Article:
- Options market pricing in big falls for GBP say BofAML.
- Pound-to-Euro rate volatility to pick up say UniCredit Bank.
- Pound-to-Euro range of 2018 is sure to break this summer.
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The Pound rose broadly on Friday as currency markets shrugged off fears over the trajectory of the Brexit negotiations but, according to strategists at Bank of America Merrill Lynch, this price action belies the true scale of mounting downside risks for the British currency.
Bank of America's comments come at the tail end of an action-packed week in UK politics, which saw Prime Minister Theresa May plunged into fresh conflict with her parliamentary party over the latest cabinet proposals for the Brexit negotiations, which already prompted the resignation of two cabinet ministers and a series of party officials.
"FX options investors are now pricing-in greater downside risks for GBP after several cabinet members resigned over Brexit negotiations. Given political Brexit turmoil, GBP skew has moved for puts. EUR/GBP skew is rising and leading spot on the way up. This is a GBP bearish signal, in our view," says Vadim Iaralov, a quantitative strategist at Bank of America Merrill Lynch.
PM May put forward a set of proposals for the post-Brexit relationship between the UK and EU this week, which the government argues will deliver the result of the June 2016 Brexit referendum, but whose detractors say it will do no such thing.
The government proposes to recreate and incorporate aspects of the EU customs union into the post-Brexit relationship as well as to keep all UK goods trade and product regulations under the auspices of the European Commission and Court of Justice.
In addition, government proposes to remain subject to a range of EU regulatory bodies and has put forward a migration proposal that could yet see the EU "freedom of movement" policy effectively repackaged as something else.
These proposals are the UK's opening gambit in the negotiations and have had Brexit-supporting MPs up in arms.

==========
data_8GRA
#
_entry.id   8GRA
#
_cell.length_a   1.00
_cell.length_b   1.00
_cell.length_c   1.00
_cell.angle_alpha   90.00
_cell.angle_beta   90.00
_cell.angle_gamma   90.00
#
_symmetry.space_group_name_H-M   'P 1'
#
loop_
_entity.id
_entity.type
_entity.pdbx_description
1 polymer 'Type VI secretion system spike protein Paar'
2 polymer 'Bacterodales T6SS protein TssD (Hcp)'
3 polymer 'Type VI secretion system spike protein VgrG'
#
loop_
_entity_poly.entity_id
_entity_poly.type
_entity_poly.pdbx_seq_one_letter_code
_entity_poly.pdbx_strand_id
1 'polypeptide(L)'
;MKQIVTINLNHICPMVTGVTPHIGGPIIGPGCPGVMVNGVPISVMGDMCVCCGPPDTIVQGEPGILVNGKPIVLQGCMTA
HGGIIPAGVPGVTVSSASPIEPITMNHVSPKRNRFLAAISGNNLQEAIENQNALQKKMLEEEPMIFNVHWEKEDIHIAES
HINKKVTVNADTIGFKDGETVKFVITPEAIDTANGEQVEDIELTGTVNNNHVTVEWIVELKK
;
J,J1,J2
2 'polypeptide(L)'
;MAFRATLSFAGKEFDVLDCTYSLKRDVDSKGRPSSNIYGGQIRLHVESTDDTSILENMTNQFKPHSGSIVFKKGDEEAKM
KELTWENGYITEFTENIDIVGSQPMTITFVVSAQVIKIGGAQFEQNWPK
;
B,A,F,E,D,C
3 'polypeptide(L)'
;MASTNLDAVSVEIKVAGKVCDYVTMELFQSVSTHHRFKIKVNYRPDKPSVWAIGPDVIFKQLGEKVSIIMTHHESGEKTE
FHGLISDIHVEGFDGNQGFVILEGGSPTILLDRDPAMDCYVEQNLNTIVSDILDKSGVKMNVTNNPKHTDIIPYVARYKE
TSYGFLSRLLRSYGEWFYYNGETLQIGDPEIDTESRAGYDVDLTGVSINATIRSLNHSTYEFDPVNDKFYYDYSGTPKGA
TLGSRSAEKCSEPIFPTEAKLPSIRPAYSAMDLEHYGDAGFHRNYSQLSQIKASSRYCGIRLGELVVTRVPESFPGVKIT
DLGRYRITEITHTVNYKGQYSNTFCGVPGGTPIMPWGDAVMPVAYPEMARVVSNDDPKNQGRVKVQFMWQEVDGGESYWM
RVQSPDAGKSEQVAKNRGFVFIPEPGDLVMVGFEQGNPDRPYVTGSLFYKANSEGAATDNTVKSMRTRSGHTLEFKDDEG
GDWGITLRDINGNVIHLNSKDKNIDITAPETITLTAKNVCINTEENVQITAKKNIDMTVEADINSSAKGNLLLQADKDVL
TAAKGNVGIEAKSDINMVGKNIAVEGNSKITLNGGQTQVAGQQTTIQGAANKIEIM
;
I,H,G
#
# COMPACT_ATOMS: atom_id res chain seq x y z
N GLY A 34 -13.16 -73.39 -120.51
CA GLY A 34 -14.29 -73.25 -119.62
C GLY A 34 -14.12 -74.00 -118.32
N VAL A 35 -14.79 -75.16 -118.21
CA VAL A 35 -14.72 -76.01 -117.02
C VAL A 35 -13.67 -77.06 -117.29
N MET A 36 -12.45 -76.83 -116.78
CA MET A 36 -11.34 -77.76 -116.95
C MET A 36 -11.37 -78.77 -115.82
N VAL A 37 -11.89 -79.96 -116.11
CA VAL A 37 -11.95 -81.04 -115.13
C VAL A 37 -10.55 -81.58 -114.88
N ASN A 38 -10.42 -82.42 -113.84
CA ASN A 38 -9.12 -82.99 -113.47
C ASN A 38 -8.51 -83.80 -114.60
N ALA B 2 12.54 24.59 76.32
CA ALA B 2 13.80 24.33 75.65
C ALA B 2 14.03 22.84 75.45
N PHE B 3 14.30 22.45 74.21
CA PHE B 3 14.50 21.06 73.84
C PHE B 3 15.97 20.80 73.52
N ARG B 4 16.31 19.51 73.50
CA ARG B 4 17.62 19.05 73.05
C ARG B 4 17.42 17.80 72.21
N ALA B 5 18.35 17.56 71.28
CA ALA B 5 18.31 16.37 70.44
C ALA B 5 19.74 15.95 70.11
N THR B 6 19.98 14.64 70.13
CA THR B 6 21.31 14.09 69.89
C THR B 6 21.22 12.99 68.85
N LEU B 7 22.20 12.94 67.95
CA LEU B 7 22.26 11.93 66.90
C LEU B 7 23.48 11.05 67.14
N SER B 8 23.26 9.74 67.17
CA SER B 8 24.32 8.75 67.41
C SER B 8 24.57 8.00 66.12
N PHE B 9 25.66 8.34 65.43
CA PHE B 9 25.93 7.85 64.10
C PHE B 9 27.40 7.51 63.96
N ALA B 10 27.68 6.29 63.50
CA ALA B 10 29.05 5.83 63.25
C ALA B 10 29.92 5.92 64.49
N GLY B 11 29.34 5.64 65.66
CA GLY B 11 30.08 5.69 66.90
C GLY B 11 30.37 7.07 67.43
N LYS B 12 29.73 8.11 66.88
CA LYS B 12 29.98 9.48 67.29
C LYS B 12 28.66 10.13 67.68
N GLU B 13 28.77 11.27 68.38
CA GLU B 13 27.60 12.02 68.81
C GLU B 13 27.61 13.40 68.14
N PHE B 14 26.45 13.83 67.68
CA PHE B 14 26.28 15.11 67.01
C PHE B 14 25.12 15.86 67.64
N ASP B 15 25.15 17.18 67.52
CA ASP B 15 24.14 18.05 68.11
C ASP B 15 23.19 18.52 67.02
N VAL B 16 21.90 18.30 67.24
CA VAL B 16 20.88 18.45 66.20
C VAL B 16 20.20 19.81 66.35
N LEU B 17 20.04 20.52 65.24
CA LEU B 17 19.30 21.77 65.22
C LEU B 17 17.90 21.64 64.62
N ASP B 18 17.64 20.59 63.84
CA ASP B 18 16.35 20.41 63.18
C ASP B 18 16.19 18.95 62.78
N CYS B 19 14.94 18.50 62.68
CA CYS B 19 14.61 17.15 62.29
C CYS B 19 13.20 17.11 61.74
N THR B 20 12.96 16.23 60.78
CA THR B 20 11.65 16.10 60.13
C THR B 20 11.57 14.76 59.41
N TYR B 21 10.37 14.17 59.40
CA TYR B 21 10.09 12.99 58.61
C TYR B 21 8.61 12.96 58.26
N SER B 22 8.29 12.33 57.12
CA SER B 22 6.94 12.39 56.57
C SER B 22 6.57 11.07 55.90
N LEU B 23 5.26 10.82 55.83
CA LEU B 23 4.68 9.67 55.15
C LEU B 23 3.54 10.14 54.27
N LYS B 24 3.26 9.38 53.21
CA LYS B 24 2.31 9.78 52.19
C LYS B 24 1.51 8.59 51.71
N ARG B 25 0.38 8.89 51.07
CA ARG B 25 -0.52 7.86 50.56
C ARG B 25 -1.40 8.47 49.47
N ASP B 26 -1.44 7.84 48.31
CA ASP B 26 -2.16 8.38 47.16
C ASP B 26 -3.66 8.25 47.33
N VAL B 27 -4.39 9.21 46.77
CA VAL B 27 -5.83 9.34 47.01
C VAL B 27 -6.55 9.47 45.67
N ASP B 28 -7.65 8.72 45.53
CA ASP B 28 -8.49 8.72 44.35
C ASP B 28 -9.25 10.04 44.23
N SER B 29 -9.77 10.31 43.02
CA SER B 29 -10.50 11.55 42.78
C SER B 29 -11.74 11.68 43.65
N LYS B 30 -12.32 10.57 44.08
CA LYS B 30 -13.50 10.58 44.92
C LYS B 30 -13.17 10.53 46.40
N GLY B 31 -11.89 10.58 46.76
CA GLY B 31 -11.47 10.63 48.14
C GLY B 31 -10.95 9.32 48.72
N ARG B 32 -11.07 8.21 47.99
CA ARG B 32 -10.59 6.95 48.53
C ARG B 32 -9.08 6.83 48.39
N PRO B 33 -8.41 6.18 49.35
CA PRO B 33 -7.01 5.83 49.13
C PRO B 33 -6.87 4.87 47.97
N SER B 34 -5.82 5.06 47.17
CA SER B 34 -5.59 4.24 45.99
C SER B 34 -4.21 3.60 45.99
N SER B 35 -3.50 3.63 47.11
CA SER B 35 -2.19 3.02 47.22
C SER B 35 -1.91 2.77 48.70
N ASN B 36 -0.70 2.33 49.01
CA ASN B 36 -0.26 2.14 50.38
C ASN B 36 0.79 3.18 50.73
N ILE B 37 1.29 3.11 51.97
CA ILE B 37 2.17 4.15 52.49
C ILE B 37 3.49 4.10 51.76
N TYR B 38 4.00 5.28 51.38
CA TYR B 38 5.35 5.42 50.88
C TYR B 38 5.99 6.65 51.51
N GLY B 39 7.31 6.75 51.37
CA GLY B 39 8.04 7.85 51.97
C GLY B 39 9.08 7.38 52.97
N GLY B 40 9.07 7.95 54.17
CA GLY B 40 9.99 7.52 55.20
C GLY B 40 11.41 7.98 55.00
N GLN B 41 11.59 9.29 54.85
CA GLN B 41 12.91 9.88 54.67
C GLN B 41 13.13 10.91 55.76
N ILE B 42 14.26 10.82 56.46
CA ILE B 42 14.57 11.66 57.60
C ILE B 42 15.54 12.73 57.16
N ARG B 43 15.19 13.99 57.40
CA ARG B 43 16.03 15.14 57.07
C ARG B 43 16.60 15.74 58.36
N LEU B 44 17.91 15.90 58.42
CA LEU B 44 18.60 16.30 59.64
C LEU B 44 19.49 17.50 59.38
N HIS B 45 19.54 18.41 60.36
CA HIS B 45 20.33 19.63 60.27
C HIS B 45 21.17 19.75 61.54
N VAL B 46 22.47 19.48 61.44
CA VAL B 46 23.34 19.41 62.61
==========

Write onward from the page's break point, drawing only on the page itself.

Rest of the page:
Fears are the Brexit policy will not gain sufficient support in parliament. It is also possible that it leads to a ballot of confidence in the Prime Minister that threatens to bring down the government and install opposition Labour Party leader Jeremy Corbyn in Number 10 Downing Street.
"A key problem we see with Brexit is that the UK government may not have the votes for a reasonable compromise with the EU. This is why the UK is still debating with itself about the post-Brexit regime," says Athanasios Vamvakidis, head of European FX strategy at Bank of America. "Theresa May has moved towards a soft Brexit, but substantial risks remain."
Any failure of the government to agree and legislate for a "soft Brexit" would risk seeing the economy lumped with a complete break from the EU, which many economists say will be bad for growth and Pound Sterling.
This would only impact the currency in the medium term, after it has become a certain development, but short-term political uncertainty can still have a highly damaging impact on the Pound if it deters the Bank of England from meeting market expectations for an interest rates in August. Bank of America is not the only one to warn this week of increasing risks to the Pound, including the potential for higher volatility in exchange rates during the months ahead.
"We think this week’s pickup in implied volatility on EUR-GBP may well be the beginning of a larger rebound and maintain our view that current levels of implied volatility on EUR-GBP are attractive for entering long-option strategies," says Kathrin Goretzki, CFA, an FX strategist at UniCredit Bank in London, referring to the inverse of the Pound-to-Euro rate.
Goretzki flags that the Pound-to-Euro rate has traded in tight range during recent months, attributing it to an absence of new information about what the post-Brexit future will look like. With details now beginning to emerge, and UK political risk on the rise again, she is warning the Pound-to-Euro waters will not be as calm and placid during the summer months as they have been throughout the first-half of 2018.
The UniCredit team say their "base case" assumption is that a Brexit deal will eventually be reached but that talks will go down to the wire and both sides will warn repeatedly about the prospect of there being no deal between the two.
"Either of the two outcomes would likely see EUR-GBP break out of the trading range seen over the past few months – be it to the downside or to the upside. Against this backdrop, we think a Brexit row over the summer is likely to raise implied volatility on sterling across the board, and in particular against the euro," Goretzki writes, in a briefing to clients Friday.
The Pound was quoted 0.17% higher at 1.3202 against the Dollar and hour out from the London close Friday while the Pound-to-Euro rate was 0.16% higher at 1.1319. The EUR/GBP rate was 0.16% lower at 0.8834.
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